Church groups consistently exempted from accountability on government funds

Commissioner for Voluntary Organisations’ annual report shows over 60% of ministerial exemptions from registration goes to Christian and church organisations.

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Matthew Vella
2 May 2013, 12:00am
President George Abela's (second left) Community Chest Fund and the Maltese archdiocese (Archbishop Paul Cremona, right) continue to enjoy blanket exemption from the Voluntary Organisations' commissioner's register.
President George Abela's (second left) Community Chest Fund and the Maltese archdiocese (Archbishop Paul Cremona, right) continue to enjoy blanket exemption from the Voluntary Organisations' commissioner's register.


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Catholic organisations and beneficiaries of the Community Chest Fund enjoyed blanket exemptions from successive government ministers over the past five years, in a bid to receive grants and financial aid without being enrolled with the Office of the Commissioner for Voluntary Organisations (CVO).

The exemptions, granted by social policy ministers under whom the CVO falls, has allowed church organisations to accept monies and government grants without being regulated or legally accountable - an observation which Commissioner Kenneth Wain said has created a "deficit of public accountability which damages the [voluntary] sector as a whole."

"There is no legal assurance that the non-enrolled part of the voluntary sector is operating honestly and within the financial laws of the country, even when organisations are in receipt of public funds," Wain said, noting that the impasse of the Catholic archdiocese on the enrolment of its own organisations and charities has frozen "desperately needed amendments" to the Voluntary Organisations Act.

Wain wants enrolment to the Office of Voluntary Organisations to be compulsory, if the sector is to become accountable and transparent.

An analysis of the list of exemptions between 2009 and 2012 shows that successive social policy minsters, namely John Dalli, Dolores Cristina, and Chris Said, awarded exemptions to the beneficiaries of the Community Chest Fund, operated by the Office of the President of the Republic, but most notably to Church organisations.

The CCF's beneficiaries, which in the main constitute Church organisations operating on a voluntary basis, have constantly been exempted from registration for the regular Istrina telethon on the Public Broadcasting Services, organised every Christmas, and which amasses hundreds of thousands of euros in donations.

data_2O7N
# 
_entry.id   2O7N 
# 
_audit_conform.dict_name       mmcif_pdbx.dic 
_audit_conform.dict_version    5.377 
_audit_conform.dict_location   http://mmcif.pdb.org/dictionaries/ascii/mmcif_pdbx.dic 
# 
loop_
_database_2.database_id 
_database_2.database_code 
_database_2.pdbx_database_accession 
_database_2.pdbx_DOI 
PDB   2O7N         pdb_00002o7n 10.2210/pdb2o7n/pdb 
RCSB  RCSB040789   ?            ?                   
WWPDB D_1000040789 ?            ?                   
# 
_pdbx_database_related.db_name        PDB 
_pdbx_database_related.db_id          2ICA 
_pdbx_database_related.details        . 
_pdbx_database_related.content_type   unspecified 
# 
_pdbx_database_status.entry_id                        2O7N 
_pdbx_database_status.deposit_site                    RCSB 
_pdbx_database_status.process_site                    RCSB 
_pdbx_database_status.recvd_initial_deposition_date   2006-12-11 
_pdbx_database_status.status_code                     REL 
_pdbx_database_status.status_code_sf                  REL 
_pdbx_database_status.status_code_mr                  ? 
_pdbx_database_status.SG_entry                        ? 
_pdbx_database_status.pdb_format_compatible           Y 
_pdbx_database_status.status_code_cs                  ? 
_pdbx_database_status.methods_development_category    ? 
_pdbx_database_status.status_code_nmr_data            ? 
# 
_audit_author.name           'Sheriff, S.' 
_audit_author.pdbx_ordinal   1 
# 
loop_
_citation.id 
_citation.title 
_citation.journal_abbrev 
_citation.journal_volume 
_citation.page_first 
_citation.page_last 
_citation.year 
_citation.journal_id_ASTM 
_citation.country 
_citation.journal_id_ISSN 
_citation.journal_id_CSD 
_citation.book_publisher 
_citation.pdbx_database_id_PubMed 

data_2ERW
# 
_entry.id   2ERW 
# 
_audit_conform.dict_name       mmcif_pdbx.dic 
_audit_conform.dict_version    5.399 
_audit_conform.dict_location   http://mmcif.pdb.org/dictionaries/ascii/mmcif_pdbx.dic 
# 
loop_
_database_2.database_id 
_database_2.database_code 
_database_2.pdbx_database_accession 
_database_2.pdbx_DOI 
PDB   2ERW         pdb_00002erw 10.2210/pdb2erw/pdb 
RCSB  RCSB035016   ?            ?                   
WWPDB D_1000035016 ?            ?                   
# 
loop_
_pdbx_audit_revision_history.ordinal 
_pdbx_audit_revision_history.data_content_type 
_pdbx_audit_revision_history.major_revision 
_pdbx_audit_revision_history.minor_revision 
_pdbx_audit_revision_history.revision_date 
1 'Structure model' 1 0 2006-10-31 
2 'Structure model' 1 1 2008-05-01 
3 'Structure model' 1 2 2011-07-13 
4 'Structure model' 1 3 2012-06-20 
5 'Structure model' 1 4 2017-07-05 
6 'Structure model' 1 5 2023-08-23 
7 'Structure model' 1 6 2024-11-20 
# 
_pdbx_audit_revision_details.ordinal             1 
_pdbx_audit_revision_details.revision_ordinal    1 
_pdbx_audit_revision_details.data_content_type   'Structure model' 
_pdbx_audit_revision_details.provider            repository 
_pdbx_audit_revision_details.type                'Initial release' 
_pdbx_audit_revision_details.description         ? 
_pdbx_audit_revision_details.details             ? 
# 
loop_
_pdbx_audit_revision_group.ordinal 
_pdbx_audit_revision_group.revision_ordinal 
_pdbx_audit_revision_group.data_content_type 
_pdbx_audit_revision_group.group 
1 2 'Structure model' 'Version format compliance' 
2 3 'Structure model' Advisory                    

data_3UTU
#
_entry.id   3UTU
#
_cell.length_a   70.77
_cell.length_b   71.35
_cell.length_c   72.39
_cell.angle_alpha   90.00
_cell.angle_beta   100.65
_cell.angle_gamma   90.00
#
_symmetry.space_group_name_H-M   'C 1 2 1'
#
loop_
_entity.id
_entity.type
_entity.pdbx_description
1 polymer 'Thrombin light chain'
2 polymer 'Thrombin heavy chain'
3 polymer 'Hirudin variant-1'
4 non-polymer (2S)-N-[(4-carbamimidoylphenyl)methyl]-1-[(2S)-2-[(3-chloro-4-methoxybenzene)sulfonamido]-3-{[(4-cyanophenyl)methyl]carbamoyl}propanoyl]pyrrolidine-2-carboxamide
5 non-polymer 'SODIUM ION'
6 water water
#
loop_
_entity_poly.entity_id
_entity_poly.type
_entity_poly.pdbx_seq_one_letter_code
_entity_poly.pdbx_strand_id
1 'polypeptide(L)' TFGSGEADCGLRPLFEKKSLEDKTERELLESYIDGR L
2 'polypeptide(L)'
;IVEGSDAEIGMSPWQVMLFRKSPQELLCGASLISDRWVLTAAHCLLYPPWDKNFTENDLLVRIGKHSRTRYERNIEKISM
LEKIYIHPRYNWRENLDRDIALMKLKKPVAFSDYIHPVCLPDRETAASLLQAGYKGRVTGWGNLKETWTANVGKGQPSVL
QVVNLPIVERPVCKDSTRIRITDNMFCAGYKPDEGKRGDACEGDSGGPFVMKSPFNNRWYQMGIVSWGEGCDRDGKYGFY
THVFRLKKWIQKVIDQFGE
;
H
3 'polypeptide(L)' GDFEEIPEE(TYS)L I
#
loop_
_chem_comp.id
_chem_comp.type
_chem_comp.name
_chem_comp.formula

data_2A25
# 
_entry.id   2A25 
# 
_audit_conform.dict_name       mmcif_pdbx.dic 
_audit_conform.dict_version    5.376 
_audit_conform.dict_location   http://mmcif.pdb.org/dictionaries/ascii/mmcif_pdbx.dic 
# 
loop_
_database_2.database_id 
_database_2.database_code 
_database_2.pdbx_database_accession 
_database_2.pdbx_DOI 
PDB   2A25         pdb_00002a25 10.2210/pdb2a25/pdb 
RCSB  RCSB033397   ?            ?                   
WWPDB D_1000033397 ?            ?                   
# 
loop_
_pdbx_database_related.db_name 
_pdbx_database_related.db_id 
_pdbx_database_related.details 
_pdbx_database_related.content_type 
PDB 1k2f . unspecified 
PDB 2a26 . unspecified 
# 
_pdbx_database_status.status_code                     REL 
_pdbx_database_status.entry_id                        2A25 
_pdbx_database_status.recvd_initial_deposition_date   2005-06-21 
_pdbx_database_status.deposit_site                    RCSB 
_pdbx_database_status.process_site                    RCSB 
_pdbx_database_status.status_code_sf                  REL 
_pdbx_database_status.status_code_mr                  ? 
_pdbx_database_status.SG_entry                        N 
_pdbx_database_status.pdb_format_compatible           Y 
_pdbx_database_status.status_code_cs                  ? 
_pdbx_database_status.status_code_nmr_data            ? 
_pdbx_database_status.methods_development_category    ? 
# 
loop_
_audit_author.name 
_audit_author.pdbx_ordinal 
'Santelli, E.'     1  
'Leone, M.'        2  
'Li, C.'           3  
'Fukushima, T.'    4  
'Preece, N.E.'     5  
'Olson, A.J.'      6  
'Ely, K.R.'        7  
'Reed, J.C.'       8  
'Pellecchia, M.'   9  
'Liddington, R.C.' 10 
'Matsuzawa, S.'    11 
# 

At least 60 exemptions out of a total of 91 were awarded to church or religious lay organisations, as well as: parishes, the Maltese and Gozitan dioceses for the receipt of EU or national government funds, band clubs, and other charitable institutions and clerical charities that support the homeless, orphaned children, the elderly and other vulnerable members of society.

The government regularly dispenses funds through such initiatives like the Good Causes Fund, the Malta Arts Fund, Eco-Gozo, the Overseas Development Aid, NGO co-financing and project selection funds, and others.

However, enrolment with the CVO is not mandatory, and organisations can appeal for a ministerial exemption to receive financial aid without being legally accountable for the monies received.

"The spirit of the Voluntary Organisations Act is that exemptions are granted for special reasons and each case on its own merits. However, this isn't always the case and that, more generally, the law is being consistently misapplied with the manner in which these exemptions are made," Wain noted in his annual report for 2012.

He complained that government was not leading by example, and instead it was dispensing funds using blanket exemptions without justification.

"This way of doing things evidently goes against the intention for any law that provides for Ministerial exemption, namely that the tool should be used sparingly and responsibly, in exceptional and justified cases, on a case by case basis, and that the reason for the exemption should be communicated to the Commissioner, otherwise ministerial discretion is abused and the mechanism made a farce," Wain said.

Wain believes that government policy should not be to indiscriminately issue exemptions "but to insist that organisations applying for funding or other benefits enrol with the Commissioner before they are eligible to apply."




 
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Matthew Vella is executive editor at MaltaToday.